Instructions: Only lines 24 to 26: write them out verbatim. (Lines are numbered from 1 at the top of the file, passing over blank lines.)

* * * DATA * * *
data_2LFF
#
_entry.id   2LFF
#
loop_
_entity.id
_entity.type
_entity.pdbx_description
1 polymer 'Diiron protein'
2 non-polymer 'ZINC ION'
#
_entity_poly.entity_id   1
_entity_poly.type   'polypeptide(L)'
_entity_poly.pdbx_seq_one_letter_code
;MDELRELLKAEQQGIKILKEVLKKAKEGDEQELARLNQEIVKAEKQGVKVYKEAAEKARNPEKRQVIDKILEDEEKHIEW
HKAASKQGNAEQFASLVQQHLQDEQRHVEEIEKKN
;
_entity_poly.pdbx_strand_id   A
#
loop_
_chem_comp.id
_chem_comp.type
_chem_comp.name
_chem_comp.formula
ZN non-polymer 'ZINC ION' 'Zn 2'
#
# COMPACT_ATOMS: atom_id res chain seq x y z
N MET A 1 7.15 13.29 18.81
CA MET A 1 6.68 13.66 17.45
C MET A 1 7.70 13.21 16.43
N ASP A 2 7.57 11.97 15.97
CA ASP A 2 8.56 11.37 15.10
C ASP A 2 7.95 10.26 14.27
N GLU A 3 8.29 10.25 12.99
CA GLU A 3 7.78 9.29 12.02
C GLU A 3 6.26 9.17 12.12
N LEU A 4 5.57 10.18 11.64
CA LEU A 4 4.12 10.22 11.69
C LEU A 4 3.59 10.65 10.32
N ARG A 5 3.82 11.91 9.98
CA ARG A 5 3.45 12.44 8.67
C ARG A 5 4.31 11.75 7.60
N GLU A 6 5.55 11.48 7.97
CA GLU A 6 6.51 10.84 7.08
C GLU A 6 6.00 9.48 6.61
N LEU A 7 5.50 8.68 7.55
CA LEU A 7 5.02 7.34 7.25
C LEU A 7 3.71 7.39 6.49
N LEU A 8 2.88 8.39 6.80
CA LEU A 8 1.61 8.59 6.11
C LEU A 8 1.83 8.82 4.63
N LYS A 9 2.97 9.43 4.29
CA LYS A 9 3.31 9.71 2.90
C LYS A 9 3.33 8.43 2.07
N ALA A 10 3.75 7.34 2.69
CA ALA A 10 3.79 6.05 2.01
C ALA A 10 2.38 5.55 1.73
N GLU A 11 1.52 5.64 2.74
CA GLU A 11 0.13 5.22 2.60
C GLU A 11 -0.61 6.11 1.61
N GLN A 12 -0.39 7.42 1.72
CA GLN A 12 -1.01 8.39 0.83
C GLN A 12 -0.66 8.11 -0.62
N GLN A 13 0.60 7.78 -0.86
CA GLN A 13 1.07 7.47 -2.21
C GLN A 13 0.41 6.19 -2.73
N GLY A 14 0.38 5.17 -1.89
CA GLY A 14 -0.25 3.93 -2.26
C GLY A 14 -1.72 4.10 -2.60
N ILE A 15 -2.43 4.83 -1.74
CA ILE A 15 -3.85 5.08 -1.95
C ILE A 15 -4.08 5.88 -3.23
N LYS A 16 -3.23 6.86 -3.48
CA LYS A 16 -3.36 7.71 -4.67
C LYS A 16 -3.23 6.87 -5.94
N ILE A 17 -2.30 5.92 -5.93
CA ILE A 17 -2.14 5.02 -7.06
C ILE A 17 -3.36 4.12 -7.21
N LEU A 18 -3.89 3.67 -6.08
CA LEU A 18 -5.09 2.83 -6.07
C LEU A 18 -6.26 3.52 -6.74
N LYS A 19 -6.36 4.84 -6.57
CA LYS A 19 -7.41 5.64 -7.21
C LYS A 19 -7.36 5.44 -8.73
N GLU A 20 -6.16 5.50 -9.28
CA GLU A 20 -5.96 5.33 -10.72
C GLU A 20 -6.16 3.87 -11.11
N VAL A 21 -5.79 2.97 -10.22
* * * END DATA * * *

_chem_comp.formula
ZN non-polymer 'ZINC ION' 'Zn 2'
#